Keyword: Brain imaging
Link ID: 22680 - Posted: 09.22.2016

By Meredith Wadman While the United Nations General Assembly prepared for its sometimes divisive annual general debate on Monday, a less official United Nations of Brain Projects met nearby in a display of international amity and unbounded enthusiasm for the idea that transnational cooperation can, must, and will, at last, explain the brain. The tribe of some 400 neuroscientists, computational biologists, physicists, physicians, ethicists, government science counselors, and private funders convened at The Rockefeller University on Manhattan’s Upper East Side in New York City. The Coordinating Global Brain Projects gathering was mandated by the U.S. Congress in a 2015 law funding the U.S. Brain Research through Advancing Innovative Neurotechnologies (BRAIN) Initiative. The meeting aimed to synchronize the explosion of big, ambitious neuroscience efforts being launched from Europe to China. Nearly 50 speakers from more than a dozen countries explained how their nations are plumbing brain science; all seemed eager to be part of the as-yet unmapped coordination that they hope will lead to a mellifluous symphony rather than a cacophony of competing chords. “We are really seeing international cooperation at a level that we have not seen before,” said Rockefeller’s Cori Bargmann, a neurobiologist who with Rafael Yuste of Columbia University convened the meeting with the backing of the universities, the National Science Foundation (NSF), and the Kavli Foundation, a private funder of neuroscience and nanoscience. Bargmann and Yuste have been integral to planning the BRAIN Initiative launched by President Barack Obama in the spring of 2013, which, along with the European Human Brain Project, started the new push for large-scale neuroscience initiatives. “This could be historic,” Yuste said. “I could imagine out of this meeting that groups of people could get together and start international collaborations the way the astronomers and the physicists have been doing for decades.” © 2016 American Association for the Advancement of Science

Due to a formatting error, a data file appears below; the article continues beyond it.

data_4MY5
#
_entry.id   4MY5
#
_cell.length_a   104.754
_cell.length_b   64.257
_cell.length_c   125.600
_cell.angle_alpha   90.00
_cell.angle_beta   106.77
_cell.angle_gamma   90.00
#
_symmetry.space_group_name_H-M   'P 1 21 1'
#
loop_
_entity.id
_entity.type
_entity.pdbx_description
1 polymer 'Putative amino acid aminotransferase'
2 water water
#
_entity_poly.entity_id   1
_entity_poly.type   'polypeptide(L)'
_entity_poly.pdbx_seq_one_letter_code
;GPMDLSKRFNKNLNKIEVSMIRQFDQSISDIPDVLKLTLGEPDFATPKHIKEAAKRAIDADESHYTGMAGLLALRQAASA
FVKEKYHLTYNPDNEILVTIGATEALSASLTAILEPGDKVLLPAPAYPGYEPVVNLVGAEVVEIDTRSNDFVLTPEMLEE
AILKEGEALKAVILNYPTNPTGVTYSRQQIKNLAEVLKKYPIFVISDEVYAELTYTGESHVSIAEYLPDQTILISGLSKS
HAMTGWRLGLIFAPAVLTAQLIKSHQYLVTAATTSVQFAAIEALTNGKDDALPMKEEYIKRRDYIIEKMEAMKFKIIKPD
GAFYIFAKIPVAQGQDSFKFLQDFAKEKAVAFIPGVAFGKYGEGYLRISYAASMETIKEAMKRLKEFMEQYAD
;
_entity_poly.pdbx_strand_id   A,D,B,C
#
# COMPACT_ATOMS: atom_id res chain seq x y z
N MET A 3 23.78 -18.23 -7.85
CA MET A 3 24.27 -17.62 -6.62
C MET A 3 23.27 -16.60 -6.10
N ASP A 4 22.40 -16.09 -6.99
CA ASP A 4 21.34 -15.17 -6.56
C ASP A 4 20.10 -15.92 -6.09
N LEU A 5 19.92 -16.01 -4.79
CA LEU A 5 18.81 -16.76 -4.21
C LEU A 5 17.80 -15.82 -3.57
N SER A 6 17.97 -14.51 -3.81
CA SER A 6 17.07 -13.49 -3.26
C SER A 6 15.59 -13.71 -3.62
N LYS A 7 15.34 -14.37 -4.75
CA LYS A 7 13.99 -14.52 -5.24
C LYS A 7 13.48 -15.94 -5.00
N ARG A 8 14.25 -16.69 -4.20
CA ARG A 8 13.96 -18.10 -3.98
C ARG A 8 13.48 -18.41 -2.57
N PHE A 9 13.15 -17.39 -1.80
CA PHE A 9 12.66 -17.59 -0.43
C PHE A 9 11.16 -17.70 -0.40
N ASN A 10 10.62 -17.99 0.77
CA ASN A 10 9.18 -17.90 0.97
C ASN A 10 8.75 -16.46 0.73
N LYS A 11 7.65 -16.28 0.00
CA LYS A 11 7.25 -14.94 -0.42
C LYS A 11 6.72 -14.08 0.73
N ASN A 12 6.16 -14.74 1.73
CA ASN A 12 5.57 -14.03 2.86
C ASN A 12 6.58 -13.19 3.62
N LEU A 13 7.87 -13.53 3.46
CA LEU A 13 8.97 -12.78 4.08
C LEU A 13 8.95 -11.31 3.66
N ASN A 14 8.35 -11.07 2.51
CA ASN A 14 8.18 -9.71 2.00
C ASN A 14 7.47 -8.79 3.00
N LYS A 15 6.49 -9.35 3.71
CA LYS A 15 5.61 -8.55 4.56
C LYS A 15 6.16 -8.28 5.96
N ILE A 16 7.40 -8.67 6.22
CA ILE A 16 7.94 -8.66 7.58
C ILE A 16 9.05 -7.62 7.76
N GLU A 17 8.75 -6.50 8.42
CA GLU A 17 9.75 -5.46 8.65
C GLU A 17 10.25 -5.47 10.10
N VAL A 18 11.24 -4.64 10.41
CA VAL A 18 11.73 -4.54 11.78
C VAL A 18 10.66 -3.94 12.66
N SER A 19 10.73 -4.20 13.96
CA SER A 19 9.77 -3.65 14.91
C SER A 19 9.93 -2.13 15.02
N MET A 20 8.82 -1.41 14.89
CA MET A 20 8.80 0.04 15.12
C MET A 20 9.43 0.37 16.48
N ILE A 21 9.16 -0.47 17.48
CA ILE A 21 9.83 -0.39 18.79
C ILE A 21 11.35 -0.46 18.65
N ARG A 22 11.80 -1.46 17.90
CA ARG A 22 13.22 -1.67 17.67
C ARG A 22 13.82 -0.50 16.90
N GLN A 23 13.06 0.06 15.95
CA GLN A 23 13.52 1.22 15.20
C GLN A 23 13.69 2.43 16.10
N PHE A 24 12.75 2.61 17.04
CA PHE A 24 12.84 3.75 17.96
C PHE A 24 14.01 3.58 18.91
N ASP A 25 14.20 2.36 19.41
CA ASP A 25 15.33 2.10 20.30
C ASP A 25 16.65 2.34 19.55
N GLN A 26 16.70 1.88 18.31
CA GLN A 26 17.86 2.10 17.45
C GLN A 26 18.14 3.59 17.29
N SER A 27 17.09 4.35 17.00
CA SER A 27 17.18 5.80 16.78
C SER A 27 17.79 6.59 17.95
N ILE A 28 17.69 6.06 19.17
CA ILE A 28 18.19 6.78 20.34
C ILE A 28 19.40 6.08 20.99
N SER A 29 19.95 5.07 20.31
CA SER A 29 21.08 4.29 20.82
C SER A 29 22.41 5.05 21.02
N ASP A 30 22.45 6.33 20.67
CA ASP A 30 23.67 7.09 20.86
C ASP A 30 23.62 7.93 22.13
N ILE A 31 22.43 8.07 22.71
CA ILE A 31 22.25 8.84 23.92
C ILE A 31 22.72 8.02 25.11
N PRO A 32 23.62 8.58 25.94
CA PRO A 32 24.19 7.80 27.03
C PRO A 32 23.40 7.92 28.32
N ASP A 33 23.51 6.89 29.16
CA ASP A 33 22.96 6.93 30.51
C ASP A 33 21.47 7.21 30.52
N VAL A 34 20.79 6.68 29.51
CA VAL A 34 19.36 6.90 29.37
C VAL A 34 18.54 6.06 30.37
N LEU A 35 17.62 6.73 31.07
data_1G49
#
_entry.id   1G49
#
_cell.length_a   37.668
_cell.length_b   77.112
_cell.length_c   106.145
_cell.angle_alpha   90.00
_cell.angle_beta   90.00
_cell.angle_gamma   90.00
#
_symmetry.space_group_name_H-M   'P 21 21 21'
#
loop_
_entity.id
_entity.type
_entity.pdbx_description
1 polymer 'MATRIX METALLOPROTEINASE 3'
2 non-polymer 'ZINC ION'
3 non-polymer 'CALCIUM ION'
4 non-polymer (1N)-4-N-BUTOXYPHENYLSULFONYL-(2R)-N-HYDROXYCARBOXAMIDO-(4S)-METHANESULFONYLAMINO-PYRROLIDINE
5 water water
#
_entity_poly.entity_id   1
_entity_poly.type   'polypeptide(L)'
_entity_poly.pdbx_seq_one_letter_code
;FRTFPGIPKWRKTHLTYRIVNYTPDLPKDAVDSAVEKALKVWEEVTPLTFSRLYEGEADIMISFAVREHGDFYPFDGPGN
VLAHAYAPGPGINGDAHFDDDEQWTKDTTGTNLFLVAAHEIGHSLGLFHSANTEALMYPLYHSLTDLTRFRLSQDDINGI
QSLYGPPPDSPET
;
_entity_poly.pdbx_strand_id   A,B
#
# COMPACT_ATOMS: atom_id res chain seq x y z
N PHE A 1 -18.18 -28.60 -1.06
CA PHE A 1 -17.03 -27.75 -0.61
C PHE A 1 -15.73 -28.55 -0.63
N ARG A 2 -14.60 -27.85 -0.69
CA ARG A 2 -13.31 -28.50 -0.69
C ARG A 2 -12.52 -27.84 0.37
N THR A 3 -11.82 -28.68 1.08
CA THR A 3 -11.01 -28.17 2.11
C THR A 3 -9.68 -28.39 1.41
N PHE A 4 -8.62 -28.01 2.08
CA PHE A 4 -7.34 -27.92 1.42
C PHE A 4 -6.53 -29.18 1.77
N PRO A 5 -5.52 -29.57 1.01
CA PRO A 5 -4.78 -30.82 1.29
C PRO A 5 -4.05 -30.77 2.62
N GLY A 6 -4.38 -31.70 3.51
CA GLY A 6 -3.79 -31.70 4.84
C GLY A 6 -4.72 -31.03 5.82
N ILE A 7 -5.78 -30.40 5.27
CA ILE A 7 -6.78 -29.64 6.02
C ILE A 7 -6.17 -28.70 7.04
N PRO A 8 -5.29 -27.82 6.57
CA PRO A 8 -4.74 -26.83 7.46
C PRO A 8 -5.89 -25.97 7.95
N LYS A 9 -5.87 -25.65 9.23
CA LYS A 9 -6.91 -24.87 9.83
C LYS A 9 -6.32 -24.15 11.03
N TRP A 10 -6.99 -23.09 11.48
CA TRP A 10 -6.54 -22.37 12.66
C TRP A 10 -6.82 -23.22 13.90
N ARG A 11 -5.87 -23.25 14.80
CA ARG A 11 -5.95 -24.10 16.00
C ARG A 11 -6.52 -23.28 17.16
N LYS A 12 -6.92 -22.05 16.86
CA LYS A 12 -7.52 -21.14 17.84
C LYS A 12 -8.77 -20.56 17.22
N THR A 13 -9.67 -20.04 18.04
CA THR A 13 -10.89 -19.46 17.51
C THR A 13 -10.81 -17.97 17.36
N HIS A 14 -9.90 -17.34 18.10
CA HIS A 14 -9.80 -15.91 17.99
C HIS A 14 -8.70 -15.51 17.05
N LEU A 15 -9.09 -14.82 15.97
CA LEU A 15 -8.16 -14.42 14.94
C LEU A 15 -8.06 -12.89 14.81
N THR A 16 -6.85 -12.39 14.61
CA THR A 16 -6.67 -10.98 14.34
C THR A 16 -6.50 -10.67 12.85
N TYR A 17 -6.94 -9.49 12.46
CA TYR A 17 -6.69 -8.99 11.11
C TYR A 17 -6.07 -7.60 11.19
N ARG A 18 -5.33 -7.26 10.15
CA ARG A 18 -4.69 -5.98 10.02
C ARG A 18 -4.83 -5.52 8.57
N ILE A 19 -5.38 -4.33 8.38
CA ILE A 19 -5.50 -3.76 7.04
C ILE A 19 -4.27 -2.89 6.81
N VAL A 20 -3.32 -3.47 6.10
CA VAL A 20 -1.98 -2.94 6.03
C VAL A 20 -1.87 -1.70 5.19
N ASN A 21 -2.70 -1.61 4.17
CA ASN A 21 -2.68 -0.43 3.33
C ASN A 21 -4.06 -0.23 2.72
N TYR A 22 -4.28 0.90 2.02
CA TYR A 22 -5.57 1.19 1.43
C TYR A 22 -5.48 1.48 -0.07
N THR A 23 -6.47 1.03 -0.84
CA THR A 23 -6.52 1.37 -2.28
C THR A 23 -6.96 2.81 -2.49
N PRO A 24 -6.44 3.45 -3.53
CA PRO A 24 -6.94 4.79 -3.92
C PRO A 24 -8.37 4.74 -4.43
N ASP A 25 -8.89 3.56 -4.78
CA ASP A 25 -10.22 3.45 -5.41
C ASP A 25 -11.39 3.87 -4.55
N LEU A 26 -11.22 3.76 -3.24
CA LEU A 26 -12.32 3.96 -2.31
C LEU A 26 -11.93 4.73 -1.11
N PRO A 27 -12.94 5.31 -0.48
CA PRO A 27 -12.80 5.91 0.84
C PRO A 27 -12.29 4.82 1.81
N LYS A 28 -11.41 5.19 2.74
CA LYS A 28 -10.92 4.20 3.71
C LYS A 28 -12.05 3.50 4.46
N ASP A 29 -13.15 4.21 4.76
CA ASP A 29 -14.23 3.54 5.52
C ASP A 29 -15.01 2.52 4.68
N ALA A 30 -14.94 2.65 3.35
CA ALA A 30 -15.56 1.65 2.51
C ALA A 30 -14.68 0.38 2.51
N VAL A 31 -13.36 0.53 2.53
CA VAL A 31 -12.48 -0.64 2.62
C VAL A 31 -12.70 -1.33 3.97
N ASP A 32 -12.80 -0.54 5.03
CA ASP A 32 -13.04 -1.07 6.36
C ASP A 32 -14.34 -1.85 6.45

Keyword: Brain imaging
Link ID: 22678 - Posted: 09.21.2016